CB: Yes. And not only will buy but keep making that and not only making it better, but keep looking at the markets that are adjacent to what you’re making now to expand that addressable market with new with new benefit features and benefits which create more propositions.
KW: Countries or new types of customer that you hadn’t envisaged in the beginning. You thought this would be something pharmaceutical companies would use. But actually, now I think about it, chemical companies could use this too. Actually, maybe not these days. Renewable energy companies could use this. But yeah, we can move on to fermentation company might use this thing. So, I know a customer, I know what she wants. I will build the things she wants because I know it’s a that customer’s needs. But then there’s these customers in a different geography, there’s these customers in a different sector. And the customer I had originally now wants these two or three bells and whistles attached, which makes it easier for her to actually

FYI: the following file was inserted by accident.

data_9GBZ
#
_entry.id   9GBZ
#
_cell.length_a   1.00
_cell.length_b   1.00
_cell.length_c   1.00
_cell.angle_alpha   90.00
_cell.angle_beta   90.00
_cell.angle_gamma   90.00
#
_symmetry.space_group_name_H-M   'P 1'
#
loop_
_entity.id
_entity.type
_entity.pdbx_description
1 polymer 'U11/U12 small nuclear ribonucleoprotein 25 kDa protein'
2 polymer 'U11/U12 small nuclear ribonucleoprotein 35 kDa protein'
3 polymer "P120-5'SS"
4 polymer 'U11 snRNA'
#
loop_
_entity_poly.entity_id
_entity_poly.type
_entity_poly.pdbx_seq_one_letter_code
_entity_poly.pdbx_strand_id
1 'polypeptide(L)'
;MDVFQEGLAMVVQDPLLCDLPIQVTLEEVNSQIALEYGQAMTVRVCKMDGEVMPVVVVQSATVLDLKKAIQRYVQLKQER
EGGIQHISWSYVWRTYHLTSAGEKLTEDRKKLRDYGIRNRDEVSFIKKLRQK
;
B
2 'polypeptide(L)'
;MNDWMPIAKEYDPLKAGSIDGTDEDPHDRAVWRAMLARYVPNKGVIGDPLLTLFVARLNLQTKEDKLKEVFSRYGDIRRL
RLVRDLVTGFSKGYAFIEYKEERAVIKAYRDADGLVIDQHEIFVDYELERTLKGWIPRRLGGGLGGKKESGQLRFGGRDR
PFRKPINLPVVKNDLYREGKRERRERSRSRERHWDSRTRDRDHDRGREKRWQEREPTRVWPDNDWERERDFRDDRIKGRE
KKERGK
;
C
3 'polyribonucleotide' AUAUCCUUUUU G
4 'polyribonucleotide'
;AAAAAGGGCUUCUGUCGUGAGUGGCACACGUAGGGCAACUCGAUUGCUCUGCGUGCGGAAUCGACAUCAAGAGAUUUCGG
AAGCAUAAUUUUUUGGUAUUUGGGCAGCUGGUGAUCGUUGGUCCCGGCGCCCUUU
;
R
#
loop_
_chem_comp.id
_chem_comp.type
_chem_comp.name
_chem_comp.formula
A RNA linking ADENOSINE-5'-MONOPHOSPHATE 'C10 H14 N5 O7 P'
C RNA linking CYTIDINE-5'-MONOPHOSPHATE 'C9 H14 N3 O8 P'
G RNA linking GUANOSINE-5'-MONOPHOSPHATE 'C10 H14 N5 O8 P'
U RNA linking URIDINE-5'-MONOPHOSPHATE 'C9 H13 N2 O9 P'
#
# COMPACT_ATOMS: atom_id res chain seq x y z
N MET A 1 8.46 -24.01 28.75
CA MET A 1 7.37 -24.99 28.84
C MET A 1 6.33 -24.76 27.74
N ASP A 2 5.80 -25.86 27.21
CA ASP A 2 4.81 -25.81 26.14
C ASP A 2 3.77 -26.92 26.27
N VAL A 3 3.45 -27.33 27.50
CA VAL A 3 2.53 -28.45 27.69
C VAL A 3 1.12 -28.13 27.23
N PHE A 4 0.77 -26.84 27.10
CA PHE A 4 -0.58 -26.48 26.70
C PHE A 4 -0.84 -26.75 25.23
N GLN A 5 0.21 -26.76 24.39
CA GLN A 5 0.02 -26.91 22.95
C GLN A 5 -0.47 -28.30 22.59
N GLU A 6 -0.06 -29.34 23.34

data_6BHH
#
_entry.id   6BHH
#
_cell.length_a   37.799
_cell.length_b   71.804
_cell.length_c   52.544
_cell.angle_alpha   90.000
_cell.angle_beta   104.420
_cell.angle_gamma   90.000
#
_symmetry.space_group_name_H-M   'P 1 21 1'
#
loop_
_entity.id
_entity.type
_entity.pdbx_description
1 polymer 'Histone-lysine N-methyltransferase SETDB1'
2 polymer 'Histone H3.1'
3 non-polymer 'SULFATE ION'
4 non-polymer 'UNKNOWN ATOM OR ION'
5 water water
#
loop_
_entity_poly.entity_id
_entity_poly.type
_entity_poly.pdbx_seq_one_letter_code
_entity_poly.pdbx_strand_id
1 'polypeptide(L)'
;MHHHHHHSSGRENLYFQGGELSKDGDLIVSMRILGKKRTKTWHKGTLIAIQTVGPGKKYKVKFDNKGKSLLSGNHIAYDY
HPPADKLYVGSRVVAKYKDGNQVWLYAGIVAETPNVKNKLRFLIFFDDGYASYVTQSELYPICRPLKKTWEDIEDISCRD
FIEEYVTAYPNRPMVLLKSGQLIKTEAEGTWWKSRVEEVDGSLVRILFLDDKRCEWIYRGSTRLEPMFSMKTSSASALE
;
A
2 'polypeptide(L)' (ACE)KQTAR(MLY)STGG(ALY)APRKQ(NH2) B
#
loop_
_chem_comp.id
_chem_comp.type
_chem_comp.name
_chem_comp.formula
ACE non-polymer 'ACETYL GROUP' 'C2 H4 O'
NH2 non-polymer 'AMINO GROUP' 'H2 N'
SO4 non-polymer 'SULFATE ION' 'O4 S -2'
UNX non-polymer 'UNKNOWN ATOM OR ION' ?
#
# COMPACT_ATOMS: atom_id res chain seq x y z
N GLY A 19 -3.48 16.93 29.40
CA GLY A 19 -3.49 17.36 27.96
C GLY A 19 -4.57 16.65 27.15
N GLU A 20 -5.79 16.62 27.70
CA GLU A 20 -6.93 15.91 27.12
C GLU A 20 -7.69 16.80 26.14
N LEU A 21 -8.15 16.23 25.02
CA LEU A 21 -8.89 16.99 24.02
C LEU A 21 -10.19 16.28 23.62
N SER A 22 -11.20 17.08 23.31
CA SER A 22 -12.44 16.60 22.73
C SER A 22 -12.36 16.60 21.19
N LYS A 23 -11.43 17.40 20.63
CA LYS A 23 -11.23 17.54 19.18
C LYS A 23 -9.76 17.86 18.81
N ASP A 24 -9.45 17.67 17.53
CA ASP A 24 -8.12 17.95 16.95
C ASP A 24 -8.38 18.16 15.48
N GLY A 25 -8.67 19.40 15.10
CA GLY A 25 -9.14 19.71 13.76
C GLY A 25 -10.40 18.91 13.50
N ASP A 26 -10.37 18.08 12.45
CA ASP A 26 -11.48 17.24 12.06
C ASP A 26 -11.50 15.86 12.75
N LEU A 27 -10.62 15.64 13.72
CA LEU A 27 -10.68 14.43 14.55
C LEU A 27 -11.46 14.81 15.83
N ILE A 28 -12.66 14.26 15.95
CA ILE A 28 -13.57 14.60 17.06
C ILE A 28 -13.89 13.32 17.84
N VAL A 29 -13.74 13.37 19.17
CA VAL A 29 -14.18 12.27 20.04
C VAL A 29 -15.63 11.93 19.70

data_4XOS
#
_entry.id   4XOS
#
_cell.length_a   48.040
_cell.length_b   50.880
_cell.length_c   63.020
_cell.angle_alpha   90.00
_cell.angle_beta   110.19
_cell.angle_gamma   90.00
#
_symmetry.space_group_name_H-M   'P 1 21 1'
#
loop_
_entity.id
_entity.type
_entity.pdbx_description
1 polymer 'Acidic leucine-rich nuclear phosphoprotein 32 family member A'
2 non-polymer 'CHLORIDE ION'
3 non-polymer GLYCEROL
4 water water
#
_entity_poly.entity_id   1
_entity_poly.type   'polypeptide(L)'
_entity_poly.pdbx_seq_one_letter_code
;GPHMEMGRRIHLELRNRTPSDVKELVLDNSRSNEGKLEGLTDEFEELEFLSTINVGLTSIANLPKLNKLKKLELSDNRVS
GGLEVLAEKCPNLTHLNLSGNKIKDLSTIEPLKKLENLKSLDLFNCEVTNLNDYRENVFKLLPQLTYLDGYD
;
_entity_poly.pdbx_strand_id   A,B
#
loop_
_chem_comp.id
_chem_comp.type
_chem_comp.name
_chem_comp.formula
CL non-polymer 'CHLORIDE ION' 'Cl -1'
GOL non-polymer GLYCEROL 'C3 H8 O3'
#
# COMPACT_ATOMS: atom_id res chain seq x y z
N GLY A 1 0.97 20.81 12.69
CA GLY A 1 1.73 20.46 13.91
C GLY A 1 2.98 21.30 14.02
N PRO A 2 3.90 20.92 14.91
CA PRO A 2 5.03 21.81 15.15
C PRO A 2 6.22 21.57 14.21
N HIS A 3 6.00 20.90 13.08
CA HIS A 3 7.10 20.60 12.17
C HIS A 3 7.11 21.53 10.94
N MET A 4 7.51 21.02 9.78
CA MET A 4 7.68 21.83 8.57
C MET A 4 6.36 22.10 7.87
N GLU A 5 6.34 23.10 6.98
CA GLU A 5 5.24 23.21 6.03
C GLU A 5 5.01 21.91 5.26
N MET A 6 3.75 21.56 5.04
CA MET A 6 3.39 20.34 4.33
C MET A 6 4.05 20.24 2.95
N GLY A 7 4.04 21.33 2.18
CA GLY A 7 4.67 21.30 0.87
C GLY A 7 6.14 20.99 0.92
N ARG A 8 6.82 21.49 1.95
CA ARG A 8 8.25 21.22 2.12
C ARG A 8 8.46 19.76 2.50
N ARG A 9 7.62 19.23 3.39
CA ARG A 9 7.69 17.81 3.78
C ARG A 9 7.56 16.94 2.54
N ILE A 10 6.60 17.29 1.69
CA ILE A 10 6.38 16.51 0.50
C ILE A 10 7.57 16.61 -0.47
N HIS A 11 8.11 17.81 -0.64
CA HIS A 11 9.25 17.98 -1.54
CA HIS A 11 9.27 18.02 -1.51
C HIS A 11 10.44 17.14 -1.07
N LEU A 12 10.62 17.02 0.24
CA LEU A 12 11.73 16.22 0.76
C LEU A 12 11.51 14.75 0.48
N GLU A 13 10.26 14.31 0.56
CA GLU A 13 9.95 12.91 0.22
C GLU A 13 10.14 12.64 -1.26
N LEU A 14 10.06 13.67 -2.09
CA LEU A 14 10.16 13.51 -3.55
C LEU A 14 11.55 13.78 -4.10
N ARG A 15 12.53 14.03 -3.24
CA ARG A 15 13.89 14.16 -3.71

CB: I think it’s a great observation, Katherine, that it’s just not trying to go for that. Ideal, perfect, all conquering product to start with, but just stepping through a number of gears, segmenting the market and identifying their needs in a way that you can bite off bits of the elephant as you go, rather than trying to consume the whole animal in a single jump. But it prompts in my mind a question, 1s and I’m sure you came at the this at FishBurner. I suspect you’ve experienced this through a number of your roles. This notion of shelving IP or IP that has been shelved, one of them being the active and the other one being the past passive. Is there a role for shelving IP as a strategy, or is it an accident that we keep stumbling into? I’d be interested to explore this idea with you because mainly because of the timing component around commercialization, where timing is a real factor.